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Understanding the Philosophy of Hospice Care

Hospice Care

Hospice care is the field of healthcare which offers care for patients in their last months of life. Hospice caretakers provide compassionate care, support, education and pain relief to patients whose doctors have determined they have a life-limiting condition.

Although hospice care is provided during the last phase of a patient's life, hospice staff members neither promote death nor seek to assist death to come more quickly. Their mission is to make the last chapter of a patient's life as comfortable as possible and to support the patient's family and loved ones as they walk this journey with the patient.

Who Are the Members of a Hospice Team?

As in most branches of healthcare, a hospice team requires several members to provide for all of the patient's needs. Here are some members commonly found on hospice teams:


The hospice journey starts with a doctor who determines a patient has a disease or condition likely to end the patient's life in a short time.


After the patient has an order for hospice, a nurse will examine each patient, gather diagnostic information and provide documentation to prove the patient meets the guidelines for medical insurance. After this initial visit, the nurse will formulate a care plan that will outline each patient's healthcare services. A nurse will then visit the patient on a scheduled basis to ensure they are still receiving the care they need. They will also determine when a change in medication or service is required. Nurses also educate patients and their families about the patient's disease, medications, and care.

Nursing Assistants

These workers are assigned tasks related to personal care. These workers will bathe the patient, shave and dress them and provide skin care. They will also assist with getting them out of bed and with helping them to walk. These workers also assist with housework, including making the patient's bed, preparing and serving food, and providing companionship.

Social Workers

These workers provide emotional support for patients and their families. They also assist with navigating insurance policies, obtaining equipment or assistance they need, and keeping family conflict at a minimum.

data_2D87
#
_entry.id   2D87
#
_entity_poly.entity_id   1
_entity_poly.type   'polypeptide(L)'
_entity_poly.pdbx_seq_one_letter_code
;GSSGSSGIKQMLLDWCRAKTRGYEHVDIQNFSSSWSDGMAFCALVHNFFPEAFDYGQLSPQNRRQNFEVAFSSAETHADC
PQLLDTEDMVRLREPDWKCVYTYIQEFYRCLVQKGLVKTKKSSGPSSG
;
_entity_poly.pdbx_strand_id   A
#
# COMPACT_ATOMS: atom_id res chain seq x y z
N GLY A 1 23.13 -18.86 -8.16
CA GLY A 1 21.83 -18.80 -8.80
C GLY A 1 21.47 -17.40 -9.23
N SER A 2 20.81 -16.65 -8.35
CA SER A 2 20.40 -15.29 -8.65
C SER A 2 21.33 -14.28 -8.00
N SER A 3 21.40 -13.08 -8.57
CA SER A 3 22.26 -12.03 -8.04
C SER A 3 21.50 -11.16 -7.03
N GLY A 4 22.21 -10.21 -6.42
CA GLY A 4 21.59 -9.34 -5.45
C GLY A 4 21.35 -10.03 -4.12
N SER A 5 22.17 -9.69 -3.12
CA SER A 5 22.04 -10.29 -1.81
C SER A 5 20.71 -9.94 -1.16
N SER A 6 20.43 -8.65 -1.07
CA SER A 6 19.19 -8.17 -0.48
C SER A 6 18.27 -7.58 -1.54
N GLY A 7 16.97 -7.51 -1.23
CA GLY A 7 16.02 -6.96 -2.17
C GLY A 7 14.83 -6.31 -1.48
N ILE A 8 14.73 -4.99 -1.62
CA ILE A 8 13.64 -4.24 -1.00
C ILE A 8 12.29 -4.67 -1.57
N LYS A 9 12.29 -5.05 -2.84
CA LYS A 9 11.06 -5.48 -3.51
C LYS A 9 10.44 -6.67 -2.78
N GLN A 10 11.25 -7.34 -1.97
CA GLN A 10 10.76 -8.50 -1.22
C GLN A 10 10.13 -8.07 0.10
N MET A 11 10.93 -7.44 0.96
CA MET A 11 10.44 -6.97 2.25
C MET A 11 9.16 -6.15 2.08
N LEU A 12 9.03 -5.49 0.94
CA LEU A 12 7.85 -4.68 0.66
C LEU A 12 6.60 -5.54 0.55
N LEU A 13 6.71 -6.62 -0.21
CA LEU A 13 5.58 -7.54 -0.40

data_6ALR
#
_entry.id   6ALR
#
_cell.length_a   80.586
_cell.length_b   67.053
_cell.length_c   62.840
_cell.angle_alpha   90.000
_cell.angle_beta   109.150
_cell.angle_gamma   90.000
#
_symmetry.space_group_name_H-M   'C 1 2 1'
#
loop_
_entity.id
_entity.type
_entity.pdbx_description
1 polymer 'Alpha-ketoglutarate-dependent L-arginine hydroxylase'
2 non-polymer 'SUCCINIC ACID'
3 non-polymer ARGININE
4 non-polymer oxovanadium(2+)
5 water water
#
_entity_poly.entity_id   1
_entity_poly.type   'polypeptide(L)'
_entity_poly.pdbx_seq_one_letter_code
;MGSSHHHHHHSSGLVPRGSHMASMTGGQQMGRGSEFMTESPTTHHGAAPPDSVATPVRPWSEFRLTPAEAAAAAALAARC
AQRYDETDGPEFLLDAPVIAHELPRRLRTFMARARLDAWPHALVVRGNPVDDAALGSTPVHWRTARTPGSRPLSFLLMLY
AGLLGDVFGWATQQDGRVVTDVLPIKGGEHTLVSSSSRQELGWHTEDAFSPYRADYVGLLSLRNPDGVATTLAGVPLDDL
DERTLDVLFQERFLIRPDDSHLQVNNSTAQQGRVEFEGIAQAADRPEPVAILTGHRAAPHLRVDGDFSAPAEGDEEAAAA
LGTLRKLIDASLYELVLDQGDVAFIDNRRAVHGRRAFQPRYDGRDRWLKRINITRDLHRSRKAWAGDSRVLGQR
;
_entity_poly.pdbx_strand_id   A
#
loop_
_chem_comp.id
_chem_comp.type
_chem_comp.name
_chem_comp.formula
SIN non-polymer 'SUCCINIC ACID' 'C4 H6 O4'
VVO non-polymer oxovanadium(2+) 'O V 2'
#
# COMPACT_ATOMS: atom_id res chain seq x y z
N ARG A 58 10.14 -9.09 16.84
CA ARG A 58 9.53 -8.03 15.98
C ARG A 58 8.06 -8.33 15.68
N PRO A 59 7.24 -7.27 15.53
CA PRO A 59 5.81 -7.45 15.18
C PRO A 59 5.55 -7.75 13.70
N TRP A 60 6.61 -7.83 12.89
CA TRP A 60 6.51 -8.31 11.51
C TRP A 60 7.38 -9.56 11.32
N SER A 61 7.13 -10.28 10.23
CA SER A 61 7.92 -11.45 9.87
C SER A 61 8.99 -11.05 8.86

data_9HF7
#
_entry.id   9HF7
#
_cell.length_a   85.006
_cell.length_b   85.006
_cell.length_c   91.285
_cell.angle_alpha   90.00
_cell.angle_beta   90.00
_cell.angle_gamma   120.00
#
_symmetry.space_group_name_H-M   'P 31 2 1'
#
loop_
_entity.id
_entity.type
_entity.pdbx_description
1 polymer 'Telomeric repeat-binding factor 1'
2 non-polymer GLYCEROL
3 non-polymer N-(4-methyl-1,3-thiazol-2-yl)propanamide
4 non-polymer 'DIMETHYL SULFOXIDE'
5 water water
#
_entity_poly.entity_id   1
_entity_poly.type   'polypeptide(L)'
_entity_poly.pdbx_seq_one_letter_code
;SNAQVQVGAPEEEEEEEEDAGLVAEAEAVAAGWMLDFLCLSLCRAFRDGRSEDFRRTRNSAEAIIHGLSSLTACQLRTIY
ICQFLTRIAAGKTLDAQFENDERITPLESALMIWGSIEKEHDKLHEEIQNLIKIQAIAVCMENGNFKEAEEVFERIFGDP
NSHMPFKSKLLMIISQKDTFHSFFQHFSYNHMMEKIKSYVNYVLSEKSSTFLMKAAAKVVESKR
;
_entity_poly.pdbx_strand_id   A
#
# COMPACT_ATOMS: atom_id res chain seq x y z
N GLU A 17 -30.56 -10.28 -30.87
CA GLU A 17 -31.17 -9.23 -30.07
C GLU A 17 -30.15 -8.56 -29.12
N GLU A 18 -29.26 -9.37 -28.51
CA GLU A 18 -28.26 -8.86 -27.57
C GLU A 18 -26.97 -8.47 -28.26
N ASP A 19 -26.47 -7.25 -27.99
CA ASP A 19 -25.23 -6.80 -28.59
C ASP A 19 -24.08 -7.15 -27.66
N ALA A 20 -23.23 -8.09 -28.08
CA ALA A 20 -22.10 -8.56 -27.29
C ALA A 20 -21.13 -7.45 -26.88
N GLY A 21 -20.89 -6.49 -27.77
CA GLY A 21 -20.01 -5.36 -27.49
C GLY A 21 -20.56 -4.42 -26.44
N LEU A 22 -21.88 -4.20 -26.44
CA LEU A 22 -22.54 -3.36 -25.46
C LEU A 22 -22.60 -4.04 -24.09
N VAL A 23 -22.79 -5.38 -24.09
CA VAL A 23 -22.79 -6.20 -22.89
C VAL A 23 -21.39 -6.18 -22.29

Chaplains provide spiritual support and assist patients and families seeking spiritual support during this chapter of their lives. Chaplains can assist with worship services, prayers, communion, or other religious rituals that assist patients with their spiritual concerns during this period of their lives.

Other hospice workers may be part of the team, including dietitians, respiratory therapists, pet therapists, music therapists, bereavement counsellors, and volunteers.

Delivery of Hospice Care

Hospice workers sometimes work in an agency that exclusively serves patients with terminal illnesses. The workers go into the patients' homes, into nursing homes, or they can provide care in a facility that exclusively houses hospice patients.

Hospice workers provide care in any setting the patient identifies as home. If patients or their families are looking for private home care, senior care, or care for those in the last stages of Alzheimer's disease. These workers stand ready to provide guidance for pain control, wound care, respiratory support, and disease education. When you contact a hospice agency, you can rest assured that you will receive care from dedicated and professional caregivers with special training in this field.

In essence: the philosophy of hospice care is to be present in the last chapter of a person's life. That presence can take many forms. After all, hospice care can't be done by one person. It requires each hospice worker to bring their different skills to the patient, whether it's from pain management to giving companionship. Hospice care is meant to provide an overall experience intended to assist the patient in having the best possible quality of life during the last chapter of their lives.

With so many people involved in hospice care, it clearly illustrates how many people understand the importance of one's mortality. After all, at some point, everyone dies. With that said, hospice care as a philosophy is inherently empathetic to this universal experience. In turn, it pays respect to the sanctity of life by providing a service that gives people dignity and happiness before their eventual passing. Hospice care ultimately provides comfort in the end that everyone should have.

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